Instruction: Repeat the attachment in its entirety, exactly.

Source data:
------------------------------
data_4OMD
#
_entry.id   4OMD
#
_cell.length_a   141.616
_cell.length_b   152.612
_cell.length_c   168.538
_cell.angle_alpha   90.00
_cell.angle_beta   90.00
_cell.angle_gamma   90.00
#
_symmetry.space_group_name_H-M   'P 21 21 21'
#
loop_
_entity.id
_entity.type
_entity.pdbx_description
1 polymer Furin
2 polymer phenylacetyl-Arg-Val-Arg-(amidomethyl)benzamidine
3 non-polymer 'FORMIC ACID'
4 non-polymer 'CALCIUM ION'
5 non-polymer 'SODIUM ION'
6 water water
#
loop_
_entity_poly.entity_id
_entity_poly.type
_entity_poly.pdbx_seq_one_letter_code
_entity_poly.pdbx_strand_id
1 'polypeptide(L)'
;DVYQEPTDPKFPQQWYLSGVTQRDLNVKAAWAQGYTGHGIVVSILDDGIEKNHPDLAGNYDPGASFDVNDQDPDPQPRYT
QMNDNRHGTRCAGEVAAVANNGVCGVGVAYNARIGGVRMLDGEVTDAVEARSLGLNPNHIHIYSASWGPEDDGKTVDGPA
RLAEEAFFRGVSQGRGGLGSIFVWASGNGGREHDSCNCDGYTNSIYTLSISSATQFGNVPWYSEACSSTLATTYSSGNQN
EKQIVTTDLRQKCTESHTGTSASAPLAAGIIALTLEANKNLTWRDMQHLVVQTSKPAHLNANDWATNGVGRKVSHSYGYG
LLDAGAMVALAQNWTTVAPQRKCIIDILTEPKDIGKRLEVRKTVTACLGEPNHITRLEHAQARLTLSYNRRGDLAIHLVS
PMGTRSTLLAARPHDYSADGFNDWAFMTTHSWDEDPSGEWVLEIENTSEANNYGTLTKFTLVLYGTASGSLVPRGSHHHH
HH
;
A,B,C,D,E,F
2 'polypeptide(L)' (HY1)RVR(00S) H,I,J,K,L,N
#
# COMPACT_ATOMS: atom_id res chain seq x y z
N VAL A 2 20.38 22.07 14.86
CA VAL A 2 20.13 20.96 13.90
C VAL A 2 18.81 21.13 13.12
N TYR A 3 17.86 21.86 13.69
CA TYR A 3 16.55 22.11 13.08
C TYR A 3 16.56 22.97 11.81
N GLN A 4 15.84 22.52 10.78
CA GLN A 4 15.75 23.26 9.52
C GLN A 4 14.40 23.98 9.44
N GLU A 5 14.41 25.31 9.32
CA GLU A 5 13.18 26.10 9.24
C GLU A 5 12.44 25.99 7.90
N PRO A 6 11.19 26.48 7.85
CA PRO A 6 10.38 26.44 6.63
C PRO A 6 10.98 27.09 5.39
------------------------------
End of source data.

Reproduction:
data_4OMD
#
_entry.id   4OMD
#
_cell.length_a   141.616
_cell.length_b   152.612
_cell.length_c   168.538
_cell.angle_alpha   90.00
_cell.angle_beta   90.00
_cell.angle_gamma   90.00
#
_symmetry.space_group_name_H-M   'P 21 21 21'
#
loop_
_entity.id
_entity.type
_entity.pdbx_description
1 polymer Furin
2 polymer phenylacetyl-Arg-Val-Arg-(amidomethyl)benzamidine
3 non-polymer 'FORMIC ACID'
4 non-polymer 'CALCIUM ION'
5 non-polymer 'SODIUM ION'
6 water water
#
loop_
_entity_poly.entity_id
_entity_poly.type
_entity_poly.pdbx_seq_one_letter_code
_entity_poly.pdbx_strand_id
1 'polypeptide(L)'
;DVYQEPTDPKFPQQWYLSGVTQRDLNVKAAWAQGYTGHGIVVSILDDGIEKNHPDLAGNYDPGASFDVNDQDPDPQPRYT
QMNDNRHGTRCAGEVAAVANNGVCGVGVAYNARIGGVRMLDGEVTDAVEARSLGLNPNHIHIYSASWGPEDDGKTVDGPA
RLAEEAFFRGVSQGRGGLGSIFVWASGNGGREHDSCNCDGYTNSIYTLSISSATQFGNVPWYSEACSSTLATTYSSGNQN
EKQIVTTDLRQKCTESHTGTSASAPLAAGIIALTLEANKNLTWRDMQHLVVQTSKPAHLNANDWATNGVGRKVSHSYGYG
LLDAGAMVALAQNWTTVAPQRKCIIDILTEPKDIGKRLEVRKTVTACLGEPNHITRLEHAQARLTLSYNRRGDLAIHLVS
PMGTRSTLLAARPHDYSADGFNDWAFMTTHSWDEDPSGEWVLEIENTSEANNYGTLTKFTLVLYGTASGSLVPRGSHHHH
HH
;
A,B,C,D,E,F
2 'polypeptide(L)' (HY1)RVR(00S) H,I,J,K,L,N
#
# COMPACT_ATOMS: atom_id res chain seq x y z
N VAL A 2 20.38 22.07 14.86
CA VAL A 2 20.13 20.96 13.90
C VAL A 2 18.81 21.13 13.12
N TYR A 3 17.86 21.86 13.69
CA TYR A 3 16.55 22.11 13.08
C TYR A 3 16.56 22.97 11.81
N GLN A 4 15.84 22.52 10.78
CA GLN A 4 15.75 23.26 9.52
C GLN A 4 14.40 23.98 9.44
N GLU A 5 14.41 25.31 9.32
CA GLU A 5 13.18 26.10 9.24
C GLU A 5 12.44 25.99 7.90
N PRO A 6 11.19 26.48 7.85
CA PRO A 6 10.38 26.44 6.63
C PRO A 6 10.98 27.09 5.39